“Can I Help?”

I’m breaking my own rule again and writing about things I see on the news.  On Monday, May 6, 2013, three women were rescued from a house in Cleveland, Ohio from which they were being held captive.  Few details have been discussed yet about what happened to these women during their ten plus year incarceration, but one of the women did come out of the house with a little girl.

Amanda Berry, Gina DeJesus, and Michele Knight.  These are names we all need to remember.  They need to be engraved on our collective conscience just as Jacy Dugard and Elizabeth Smart have been.  We need to remember them just as we do Shawn Hornbeck.  (I’ll admit, even living in St. Louis when Shawn Hornbeck was found, I couldn’t remember his last name.)

I used to believe that children who were kidnapped were held in dirty houses or closets and abused incessantly.  From what I’ve learned in talking to people who were kidnapped and got away, this is often true.  Often though, children are forced into child sex trafficking.  These children are seen as disposable.  Their families may never forget them, but the people who took them, sell them and buy them give no thought to who they could have been.  The pimps see them as a profit and the people who buy them see them as an object.

While it is my hope we never forget the names of these children who have been found, it might do us all a little good to consider those whose names we don’t hear or remember.  There are thousands of children who are kidnapped and do not return.  The stark reality is that often we do not ever even hear their names.  If they are local, we may hear about them briefly, but then they drift into the background and we hardly ever give them another thought.  Here’s the link to The National Center for Missing & Exploited Children. There are international sites as well.

We try to convince ourselves that the only thing we need to fear is stranger danger.  All of these children named above were taken by people they did not know.  We try very hard to convince ourselves that the danger is out there – lurking in the bushes, hiding in the shadows and no one that we know would ever do anything like abduct and rape a child.  That is the sugar coated pill we all try to choke down.

Statistically, this is completely untrue.  As stated on D2L.org, only 5% of children are sexually abused by strangers.  Here are some other statistics from Darkness to Light which are helpful to know.

  • Family members commit 39% of the reported sexual assaults on children (Snyder, 2000).
  • 56% of those that sexually abuse a child are acquaintances of either the child or the family (Snyder, 2000).
  • Only 5% of sexual abuse is perpetrated by a stranger (Snyder, 2000).
  • The younger the victim, the more likely it is that the abuser is a family member. 50% of those molesting a child under 6 were family members. 23% of those abusing a 12-17 year-old child were family members (Snyder, 2000).
  • 34% of child sexual abuse is perpetrated by juveniles. In fact, 7% of sexual abuse is perpetrated by youth under the age of 12 (Snyder, 2000).
  • The younger the child victim, the more likely it is that the perpetrator is a juvenile. Juveniles are the offenders in 43% of assaults on children under age 6. 14% of these offenders are under the age of 12 (Snyder, 2000).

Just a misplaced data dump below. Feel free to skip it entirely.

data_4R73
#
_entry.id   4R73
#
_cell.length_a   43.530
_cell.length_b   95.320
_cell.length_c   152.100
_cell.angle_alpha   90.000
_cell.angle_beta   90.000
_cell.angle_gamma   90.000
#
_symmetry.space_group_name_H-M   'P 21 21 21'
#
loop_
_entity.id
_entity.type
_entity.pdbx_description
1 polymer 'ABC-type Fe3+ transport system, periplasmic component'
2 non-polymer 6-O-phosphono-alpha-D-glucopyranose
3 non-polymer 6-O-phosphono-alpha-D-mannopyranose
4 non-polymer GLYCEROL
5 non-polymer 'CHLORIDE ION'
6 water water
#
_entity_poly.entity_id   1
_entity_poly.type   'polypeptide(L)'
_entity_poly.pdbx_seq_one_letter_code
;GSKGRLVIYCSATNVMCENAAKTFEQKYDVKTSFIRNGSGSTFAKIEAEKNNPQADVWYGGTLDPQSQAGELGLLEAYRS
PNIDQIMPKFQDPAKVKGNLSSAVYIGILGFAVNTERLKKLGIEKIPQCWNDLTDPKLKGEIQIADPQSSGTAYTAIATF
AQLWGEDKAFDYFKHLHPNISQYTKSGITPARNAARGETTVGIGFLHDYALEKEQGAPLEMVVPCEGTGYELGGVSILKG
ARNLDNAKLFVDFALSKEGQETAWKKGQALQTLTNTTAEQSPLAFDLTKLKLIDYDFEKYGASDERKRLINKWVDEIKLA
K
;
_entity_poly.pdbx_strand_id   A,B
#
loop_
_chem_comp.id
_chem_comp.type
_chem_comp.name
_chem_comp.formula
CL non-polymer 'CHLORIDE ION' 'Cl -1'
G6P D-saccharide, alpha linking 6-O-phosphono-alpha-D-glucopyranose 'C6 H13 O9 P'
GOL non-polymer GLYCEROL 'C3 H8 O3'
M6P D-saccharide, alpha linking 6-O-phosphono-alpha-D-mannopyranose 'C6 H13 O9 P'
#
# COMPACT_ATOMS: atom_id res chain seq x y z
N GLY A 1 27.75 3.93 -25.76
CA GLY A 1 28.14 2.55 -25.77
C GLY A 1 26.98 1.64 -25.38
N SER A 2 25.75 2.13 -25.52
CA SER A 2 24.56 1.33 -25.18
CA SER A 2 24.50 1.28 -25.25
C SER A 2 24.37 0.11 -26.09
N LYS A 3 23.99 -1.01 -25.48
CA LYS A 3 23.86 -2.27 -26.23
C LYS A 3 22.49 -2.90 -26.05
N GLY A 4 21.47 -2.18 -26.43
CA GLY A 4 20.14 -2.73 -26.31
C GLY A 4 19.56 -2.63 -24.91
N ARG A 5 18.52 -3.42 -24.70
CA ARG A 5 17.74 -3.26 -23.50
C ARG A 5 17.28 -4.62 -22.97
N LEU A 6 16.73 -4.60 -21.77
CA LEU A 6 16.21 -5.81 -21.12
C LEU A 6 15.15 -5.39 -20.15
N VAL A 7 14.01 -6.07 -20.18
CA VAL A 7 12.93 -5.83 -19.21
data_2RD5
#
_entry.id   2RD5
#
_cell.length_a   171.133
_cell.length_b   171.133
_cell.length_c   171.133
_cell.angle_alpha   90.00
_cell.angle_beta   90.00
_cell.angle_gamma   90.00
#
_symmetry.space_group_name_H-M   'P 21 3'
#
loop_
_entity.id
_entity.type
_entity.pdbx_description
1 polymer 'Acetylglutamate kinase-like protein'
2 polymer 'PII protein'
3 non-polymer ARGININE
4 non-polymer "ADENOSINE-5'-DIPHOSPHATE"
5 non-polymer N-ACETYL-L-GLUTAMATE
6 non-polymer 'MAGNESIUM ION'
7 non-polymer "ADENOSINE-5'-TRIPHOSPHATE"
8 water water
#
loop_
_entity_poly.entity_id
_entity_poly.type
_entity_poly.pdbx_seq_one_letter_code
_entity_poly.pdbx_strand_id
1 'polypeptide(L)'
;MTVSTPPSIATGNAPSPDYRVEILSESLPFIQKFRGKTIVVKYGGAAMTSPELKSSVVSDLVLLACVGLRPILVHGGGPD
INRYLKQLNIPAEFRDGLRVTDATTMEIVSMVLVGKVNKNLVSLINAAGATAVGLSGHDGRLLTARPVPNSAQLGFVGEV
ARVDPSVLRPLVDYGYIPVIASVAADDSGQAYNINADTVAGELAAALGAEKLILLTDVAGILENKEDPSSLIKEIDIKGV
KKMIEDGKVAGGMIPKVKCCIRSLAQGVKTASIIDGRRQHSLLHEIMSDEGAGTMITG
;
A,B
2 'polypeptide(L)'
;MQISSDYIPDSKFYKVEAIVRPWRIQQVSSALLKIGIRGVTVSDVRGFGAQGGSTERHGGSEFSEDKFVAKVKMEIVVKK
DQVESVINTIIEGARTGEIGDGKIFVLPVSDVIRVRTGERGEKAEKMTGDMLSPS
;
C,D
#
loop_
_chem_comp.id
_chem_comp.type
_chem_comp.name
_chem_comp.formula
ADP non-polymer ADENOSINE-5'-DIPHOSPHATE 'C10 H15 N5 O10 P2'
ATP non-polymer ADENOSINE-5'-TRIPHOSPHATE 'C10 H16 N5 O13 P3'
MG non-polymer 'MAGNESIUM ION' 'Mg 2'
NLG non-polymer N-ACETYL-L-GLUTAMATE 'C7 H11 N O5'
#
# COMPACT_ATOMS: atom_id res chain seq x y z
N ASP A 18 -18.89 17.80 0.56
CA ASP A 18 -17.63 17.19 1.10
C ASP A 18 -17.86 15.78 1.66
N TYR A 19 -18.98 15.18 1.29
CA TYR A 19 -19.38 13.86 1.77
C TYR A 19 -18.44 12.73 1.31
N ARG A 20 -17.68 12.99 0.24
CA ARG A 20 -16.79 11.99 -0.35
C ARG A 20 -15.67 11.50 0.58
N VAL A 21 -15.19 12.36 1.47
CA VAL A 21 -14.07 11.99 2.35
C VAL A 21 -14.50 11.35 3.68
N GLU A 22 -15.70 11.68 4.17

• Homosexual individuals are no more likely to sexually abuse children than heterosexual individuals.\ (Jenny, et. al., 1994).

In connection with these statistics, here are some other names I would like you to remember.  Jennifer Carmer Phelps, Rachel Komlo and Jackie Lawrence Gutschenritter.  We all survived childhood sexual abuse and rape.  We were all abused by people that we knew.  These are people I know who have survived to tell their harrowing tale of abuse.  Some of our offenders were criminally charged, but most of us never experienced that and kept our hidden secrets buried deep with in us.

We were all groomed to be quiet.  We were groomed to comply and not rock the boat. We struggled with depression, addiction, poor self-image, lack of confidence, relationships that were not good for us and sometimes abusive, mental illness, and so many things we were not expected to survive.

Somehow, though, we did survive.  In my opinion, we have become pretty amazing people.  We have all also chosen to speak about our abuse.  It is no criticism of other survivors who do not speak out; this is just what we have decided to do.

And we have all decided to be happy.  This is also no criticism of people who can never get to that point.  Sometimes, it is too much of a struggle to get to that point and the fear and pain are too great and the help to get there is too inadequate.

So, I offer this challenge.  It is easy to see the stories on the news and be happy.  I am ecstatic that Amanda, Gina and Michele were found.  When you can, watch the news for the joys and the tragedies.  Get a book by a survivor of sexual abuse, whether they were kidnapped or abused by someone they knew.  Once you’ve been able to read a survivor’s story, get to know one.  You won’t have to look nearly as hard as you think.  We’re everywhere; and we all have a story to tell, especially to a willing, listening ear.

What you hear will break your heart, but it will also lead you to a story of survival through unimaginable pain and silence.  I hope it gives you hope and encourages you to dream big.

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